Evidence #25
Borrowed things. The engine compartment lid fell off of Bishop’s mini-sub. Inside I could see the cobbling together of salvaged parts from all over the world, and form a variety of vehicles. The hydraulic valve I installed from the Agency seemed to complete this international collection. Manufacturer markings on each part told the story; an Israeli electrical system, Chinese armaments, and a Spanish chassis, to name a few. Considering that Bishop enters most ports covertly, his mini-sub bore the stmap of more countries than his passport. –Gabe Logan

Bonus Ep1 – Killing Time
Evidence #26
Treasure map. Not sure if this came from the Warsingala boat, or if it’d been swimming around down there for years. Didn’t have time for a close look, so I pocketed the old, rolled-up parchment. And I won’t be telling Cassie about it either.
From a family of marine biologists, and raised on the Atlantic just right of Brazil, Cass fell for the lure of an adventurous life, and after a round-about journey, that landed her on my lap.
A female version of me, she’s the best partner I’ve ever had, and I trust her with a lot of things, including my life. That is, unless money’s involved. –Dane Bishop

Evidence #27
Warsingala flag. When I tell most people what I do for a living, the tone of their voice changes, and they stop looking me in the eye. They just assume that ‘freelance marine salvage’ is a euphemism for pirate, and that I’m scum of the earth.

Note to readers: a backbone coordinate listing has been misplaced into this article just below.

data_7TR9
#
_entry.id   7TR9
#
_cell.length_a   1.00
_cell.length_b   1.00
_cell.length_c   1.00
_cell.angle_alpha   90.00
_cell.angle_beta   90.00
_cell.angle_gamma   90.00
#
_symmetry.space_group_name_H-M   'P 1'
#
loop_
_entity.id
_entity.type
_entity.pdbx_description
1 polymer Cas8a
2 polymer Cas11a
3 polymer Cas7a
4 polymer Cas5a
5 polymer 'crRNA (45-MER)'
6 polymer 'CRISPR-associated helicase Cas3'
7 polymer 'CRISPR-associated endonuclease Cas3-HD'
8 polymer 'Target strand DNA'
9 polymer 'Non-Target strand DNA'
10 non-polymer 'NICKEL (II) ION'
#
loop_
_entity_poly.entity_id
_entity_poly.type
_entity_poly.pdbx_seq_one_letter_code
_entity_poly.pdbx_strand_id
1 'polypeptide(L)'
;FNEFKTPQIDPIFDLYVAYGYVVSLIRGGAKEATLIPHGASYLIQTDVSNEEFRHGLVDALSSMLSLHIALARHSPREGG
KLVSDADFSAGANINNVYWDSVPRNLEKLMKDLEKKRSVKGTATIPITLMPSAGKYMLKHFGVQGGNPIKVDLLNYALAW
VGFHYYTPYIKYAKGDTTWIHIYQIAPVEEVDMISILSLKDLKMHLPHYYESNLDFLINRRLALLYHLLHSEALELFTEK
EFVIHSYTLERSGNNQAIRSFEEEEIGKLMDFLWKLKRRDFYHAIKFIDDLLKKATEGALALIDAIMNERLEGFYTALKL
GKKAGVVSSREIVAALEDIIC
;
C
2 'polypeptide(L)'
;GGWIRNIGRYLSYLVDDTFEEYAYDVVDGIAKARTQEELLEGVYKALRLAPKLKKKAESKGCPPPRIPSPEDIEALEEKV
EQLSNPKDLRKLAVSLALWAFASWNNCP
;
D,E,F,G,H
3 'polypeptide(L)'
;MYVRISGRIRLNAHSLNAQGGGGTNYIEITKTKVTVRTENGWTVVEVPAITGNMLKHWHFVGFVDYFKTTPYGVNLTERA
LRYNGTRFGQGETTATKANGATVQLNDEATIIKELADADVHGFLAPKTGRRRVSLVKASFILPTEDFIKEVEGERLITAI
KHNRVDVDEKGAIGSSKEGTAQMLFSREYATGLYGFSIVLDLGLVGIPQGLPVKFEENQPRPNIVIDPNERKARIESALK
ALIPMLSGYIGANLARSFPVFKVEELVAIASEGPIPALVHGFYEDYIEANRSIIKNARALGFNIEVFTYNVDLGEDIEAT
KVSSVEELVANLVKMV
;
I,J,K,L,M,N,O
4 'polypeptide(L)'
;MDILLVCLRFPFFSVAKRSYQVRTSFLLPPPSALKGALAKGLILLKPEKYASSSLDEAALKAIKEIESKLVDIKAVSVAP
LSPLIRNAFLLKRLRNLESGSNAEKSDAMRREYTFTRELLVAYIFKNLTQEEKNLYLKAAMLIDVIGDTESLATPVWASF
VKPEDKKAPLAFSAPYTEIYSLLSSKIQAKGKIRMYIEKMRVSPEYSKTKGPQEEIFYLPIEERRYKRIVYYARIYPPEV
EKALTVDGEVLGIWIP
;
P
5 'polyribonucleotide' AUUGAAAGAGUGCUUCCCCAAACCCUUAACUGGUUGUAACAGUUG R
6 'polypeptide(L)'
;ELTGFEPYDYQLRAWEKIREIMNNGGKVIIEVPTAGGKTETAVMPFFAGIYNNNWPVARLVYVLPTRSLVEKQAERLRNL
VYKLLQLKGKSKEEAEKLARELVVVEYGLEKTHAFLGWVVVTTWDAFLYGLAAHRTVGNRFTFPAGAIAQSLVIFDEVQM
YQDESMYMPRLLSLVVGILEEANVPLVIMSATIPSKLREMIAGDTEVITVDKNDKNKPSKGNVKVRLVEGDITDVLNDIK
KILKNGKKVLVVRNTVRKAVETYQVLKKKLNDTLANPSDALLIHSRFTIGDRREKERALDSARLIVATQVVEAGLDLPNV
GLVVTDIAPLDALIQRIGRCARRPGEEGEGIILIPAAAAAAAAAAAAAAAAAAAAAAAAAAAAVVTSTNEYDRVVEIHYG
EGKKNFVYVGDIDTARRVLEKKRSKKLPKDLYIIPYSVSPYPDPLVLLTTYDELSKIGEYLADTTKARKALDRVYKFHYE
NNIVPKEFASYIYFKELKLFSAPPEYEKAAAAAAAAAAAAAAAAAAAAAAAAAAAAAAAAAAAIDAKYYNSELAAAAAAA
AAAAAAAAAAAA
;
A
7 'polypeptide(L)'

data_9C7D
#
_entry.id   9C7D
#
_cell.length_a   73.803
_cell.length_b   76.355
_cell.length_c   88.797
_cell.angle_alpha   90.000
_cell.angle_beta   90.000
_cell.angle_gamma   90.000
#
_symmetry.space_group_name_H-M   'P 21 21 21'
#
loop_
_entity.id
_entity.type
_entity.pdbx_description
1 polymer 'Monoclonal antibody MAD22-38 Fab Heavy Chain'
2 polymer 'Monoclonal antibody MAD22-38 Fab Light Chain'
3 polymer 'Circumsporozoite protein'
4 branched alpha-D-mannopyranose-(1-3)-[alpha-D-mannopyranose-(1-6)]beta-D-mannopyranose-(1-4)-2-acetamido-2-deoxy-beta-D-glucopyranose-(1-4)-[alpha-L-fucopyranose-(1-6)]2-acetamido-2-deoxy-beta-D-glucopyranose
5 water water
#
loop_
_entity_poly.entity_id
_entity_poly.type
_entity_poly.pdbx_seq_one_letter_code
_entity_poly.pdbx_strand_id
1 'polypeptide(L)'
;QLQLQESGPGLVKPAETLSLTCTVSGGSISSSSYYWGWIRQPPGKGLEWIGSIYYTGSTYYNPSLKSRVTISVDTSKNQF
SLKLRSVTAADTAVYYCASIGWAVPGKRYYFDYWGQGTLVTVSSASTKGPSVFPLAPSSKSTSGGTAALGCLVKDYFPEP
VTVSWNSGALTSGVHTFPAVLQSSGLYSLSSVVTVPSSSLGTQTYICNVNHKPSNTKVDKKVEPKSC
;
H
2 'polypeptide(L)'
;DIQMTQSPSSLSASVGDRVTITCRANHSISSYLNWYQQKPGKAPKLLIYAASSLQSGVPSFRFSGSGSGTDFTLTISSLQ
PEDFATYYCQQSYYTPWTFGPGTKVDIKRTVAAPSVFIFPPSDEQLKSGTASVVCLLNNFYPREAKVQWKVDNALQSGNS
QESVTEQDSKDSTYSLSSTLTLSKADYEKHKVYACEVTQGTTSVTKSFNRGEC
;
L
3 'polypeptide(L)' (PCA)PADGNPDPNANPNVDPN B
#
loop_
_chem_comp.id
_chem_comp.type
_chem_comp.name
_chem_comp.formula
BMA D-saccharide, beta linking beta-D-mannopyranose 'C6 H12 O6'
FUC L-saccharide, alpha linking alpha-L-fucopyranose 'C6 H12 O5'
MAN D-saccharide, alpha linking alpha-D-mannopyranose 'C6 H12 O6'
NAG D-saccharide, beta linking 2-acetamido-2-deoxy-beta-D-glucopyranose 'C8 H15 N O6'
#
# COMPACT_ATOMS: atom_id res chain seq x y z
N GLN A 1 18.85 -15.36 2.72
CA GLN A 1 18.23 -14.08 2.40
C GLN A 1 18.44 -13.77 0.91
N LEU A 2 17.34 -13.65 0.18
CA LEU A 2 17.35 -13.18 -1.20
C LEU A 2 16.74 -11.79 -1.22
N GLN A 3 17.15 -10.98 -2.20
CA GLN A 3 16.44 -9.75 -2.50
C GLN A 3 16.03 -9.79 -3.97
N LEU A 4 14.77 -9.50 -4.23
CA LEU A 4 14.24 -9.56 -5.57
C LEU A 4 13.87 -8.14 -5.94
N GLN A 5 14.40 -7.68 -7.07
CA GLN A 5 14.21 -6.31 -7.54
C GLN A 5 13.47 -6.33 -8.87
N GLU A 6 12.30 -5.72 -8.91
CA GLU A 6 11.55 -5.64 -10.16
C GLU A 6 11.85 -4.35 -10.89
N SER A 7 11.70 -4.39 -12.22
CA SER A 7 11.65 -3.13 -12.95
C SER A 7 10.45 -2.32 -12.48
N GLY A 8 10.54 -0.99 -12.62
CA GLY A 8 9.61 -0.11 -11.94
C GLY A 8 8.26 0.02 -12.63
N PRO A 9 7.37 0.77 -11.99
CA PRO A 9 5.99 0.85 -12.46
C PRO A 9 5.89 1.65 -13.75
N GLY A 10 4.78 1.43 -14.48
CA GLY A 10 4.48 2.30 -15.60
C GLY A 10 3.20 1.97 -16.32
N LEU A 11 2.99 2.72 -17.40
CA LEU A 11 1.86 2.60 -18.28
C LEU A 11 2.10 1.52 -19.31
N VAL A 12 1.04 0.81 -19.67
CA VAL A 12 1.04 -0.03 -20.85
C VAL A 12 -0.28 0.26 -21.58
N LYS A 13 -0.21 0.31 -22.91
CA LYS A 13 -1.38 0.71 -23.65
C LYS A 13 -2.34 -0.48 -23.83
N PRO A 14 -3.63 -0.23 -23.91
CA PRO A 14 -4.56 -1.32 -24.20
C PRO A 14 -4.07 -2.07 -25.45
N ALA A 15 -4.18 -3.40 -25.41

First of all, they’re flat wrong. And second, they never met real pirates. I’m not talking about the eye-patch and parrot variety; there’s nothing romantic about these modern killers and crooks. With GPS, sophisticated radios, and vast international waters to terrorize, the scumbags will rob you of all your freight, and might, if the feeling strikes ‘em, kill you just for sport. –Dane Bishop

Evidence #28
Record time. Cassie sweated me the whole time, but I scoured the entire wreck site, collected everything worth collecting, and still managed to beat Logan inside to the reactor room. Cassie should have known better because she’s watched me do the same thing a dozen times. I always come through. Well there was that one time in Jakarta, but that’s a whole other story.
This is what you’d call the ‘moral grey area’ of what I do. I’m not beholden to anyone but good-ol’ number one—me. And there’s nothing in my rule book against extracting useful wares from a place they’ll never be useful again. –Dane Bishop

I was talking to Crow and I had to ask about who the best character in the series is so far. He asked "what metric is this based on" and I quickly corrected myself to saying there is none because everyone aside from Teresa is a war criminal. Then I got to introduce Mr. TORGUE to him, which is a fair point, front runner for top character.